The "Been there, done that" culture is starving for reality. Hardly satisfied with the modern conventions of citing facts and figures and pushing propositions, emerging churches are jumping into the narrative form of communication with both feet. But not all emerging church leaders have an inherent handle on the craft and skill of using narrative as a sermon form. Experiential Storytelling zeros in on the hows and whys of narrative, as well as the importance of sharing personal experience to double your storytelling ammunition. In addition, author Mark Miller goes several steps further, giving examples of real-time, hands-on experiences for church members as innovative extensions of traditional teaching and preaching that offer them greater scriptural understanding and ownership of the gospel story.
©2004 Mark Miller (P)2010 Zondervan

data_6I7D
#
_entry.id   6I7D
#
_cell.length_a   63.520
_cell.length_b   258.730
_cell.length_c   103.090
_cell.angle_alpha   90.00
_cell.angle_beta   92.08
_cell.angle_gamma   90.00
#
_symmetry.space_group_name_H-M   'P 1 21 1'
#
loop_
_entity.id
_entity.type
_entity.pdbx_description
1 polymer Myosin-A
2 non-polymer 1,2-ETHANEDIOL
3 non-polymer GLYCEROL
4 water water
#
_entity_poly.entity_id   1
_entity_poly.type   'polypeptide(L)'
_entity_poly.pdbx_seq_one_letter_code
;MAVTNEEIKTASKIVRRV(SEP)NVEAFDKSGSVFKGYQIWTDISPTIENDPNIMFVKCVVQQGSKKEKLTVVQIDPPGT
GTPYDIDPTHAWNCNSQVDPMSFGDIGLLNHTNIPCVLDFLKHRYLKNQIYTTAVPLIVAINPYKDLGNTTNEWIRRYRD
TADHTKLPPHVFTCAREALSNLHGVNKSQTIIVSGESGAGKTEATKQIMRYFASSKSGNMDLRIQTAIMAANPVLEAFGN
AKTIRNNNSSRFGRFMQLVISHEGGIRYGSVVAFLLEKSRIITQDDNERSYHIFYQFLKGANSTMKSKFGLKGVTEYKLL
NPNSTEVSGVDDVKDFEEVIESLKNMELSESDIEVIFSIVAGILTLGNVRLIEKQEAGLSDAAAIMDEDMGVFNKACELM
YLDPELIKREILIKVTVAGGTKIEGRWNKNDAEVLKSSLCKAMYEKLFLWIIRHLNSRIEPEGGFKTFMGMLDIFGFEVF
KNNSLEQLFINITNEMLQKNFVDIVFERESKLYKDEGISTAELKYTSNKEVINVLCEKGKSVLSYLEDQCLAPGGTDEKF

The content was good. If you want to know the content, buy the hard copy. In my opinion, this book loses all credibility.
The book was okay. I am a teacher and believe in the power of story. His point is very good, I just didn't find there was a lot I could walk away with. After reading it, I can't see how it will impact my ministry in any concrete ways. Maybe because he is preaching to the choir here as I already love stories, though haven't done the form he is referring to in his teen weekends. My only gripe really is the narration. It is PAINFUL. I ended up putting it on 2x speed just because I found it so excruciating to listen to. I probably could have enjoyed the book more if I was dealing the the fingernail on chalkboard effect of the narration.
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